The poster also mentioned that he and his wife would like to have children in the next 2 or 3 years. May I point out that daycare alone is probably way more than $950/month - so that money may already be encumbered.

I think the point we fiscal conservatives are making is not that the OP shouldn't buy a house, it's just that the goal of buying or building a dream house may be out of reach in these uncertain economic times. Actually it is often out of reach for one's first house. The OP absolutely has the means and ability to buy a house and he definitely should move forward. But I happen to think the cost is on the high side and may create future stresses (e.g., HAVING to work to meet a mortgage payment versus being able to downshift one's work schedule to meet family needs).

My husband and I have a similar gross income as the OP without car or student loans and there is no way I could imagine paying $2600/month for P&I and taxes and insurance and still have enough money to meet our needs. OTOH, we have two children - can I say they are incredibly expensive? We spend about $100 a WEEK on tutoring, music lessons and sports on my daughter alone. While we can look forward to tutoring ending within the next 6 months (and saving $65 a week), it's not an optional item that we can cut.

    Bookmark   December 3, 2008 at 10:40AM
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I still say, live on your current income less $2600/month (pay off the car and student loans) and see how it feels. Hold out another $200 for "fixing up the house". I agree with many other posters - regardless of whether this is a great deal, a generally great time to buy, or you are approvable I think you will feel really strapped. I grew up in a small house (in retrospect I think it was maybe 1200 sf) and I never knew it, and my great memories are of weekend trips to Santa Cruz, not of having an elegantly furnished dining room.

Report back on how a couple of months less $2800 feels!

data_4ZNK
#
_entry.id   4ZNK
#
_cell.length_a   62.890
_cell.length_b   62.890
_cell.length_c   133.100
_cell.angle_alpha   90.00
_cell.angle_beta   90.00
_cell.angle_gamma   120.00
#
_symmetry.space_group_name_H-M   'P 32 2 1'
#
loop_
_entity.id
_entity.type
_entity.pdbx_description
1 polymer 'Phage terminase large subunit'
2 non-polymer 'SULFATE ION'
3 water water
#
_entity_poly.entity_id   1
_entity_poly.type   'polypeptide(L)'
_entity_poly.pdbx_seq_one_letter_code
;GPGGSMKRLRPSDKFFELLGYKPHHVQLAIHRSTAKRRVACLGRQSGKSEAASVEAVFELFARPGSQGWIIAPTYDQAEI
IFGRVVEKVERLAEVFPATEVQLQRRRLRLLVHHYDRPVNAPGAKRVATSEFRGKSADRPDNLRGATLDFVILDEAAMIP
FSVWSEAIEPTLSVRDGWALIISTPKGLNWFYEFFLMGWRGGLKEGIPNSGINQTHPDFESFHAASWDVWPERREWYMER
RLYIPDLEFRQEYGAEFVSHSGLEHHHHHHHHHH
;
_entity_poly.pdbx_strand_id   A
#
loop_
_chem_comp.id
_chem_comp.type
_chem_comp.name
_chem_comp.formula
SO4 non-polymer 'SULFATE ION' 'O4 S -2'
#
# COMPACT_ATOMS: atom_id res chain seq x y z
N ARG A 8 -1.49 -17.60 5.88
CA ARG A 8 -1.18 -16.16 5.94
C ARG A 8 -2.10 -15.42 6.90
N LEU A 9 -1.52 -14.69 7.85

Bookmark   December 4, 2008 at 2:29PM
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Cindy Noll

It's easy to see why the USA is in such sad shape, but hey buy whatever you want. I knew in 1978 upon graduating from college that things would keep getting better forever. Yea right, what a joke. As long as we keep living on borrowed money & do not make anything here, this is as good as it's gonna get!

    Bookmark   December 11, 2008 at 9:18AM
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A brave question as there are so many variables we GW'ers don't know about your situation but...
In this uncertain economic climate I would err on the side of caution. Few jobs are totally secure and you might sleep better if your mortgage was based on one job- cause you never know what is around the corner. We are hearing lots of stories right now about the home buyers who over reached as they under estimated all the additional costs that come with home ownership. So I would say go over the numbers again and try to find a house you can afford -say, if your income suddenly was cut in 1/2. It can happen to anyone. I speak from expererience here. Good luck. P.S. Do you live in a climate where you have to heat 3,000 sq. feet ?

    Bookmark   December 11, 2008 at 12:26PM
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At about the time your cars are paid off, you will start having small repair and maintenance bills on them. Have you considered the cost of snow removal, grass cutting, spring and fall cleanups unless you are willing to do all this work yourself with the 5 or 6 thousand dollars of equipment you will need to do it. Honestly I have lived in my small starter split level house for 35 years and raised two daughters with only one bathroom. There were many times we would have killed for more room, but suddenly they are gone, my husband died and I feel like I am rattling around in 1700 sq. feet. In spite of the expenses of keeping up this property, I couldn't live anyplace else for less. Living below your means provides financial security and great peace of mind.

    Bookmark   December 12, 2008 at 9:33PM
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Here's an article that addresses the OP's question. It's a good read

Here is a link that might be useful: Washington Post article

    Bookmark   December 13, 2008 at 8:09AM
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You know, if I was a first time buyer reading this thread, all its generalities and all its oh so scary talk, I'd find a cave and never come out.

The OP can indeed afford the house he is looking at. Will they have to make sacrifices? Possibly. It is called life. Choices, sometimes hard choices, result when one takes one path. On the other hand, when exactly is a good time to buy? When prices hit rock bottom? That has happened in many markets. When interest rates go lower? Uh they are pretty darned low right now. I know! the best time to buy is when the market heats up, people are in bidding wars and the interest rates are much higher! *insert eye roll* If you have the down payment, found the house that suits your needs and have fairly stable income sources, now is a fantastic time to buy in many markets.

    Bookmark   December 13, 2008 at 9:50AM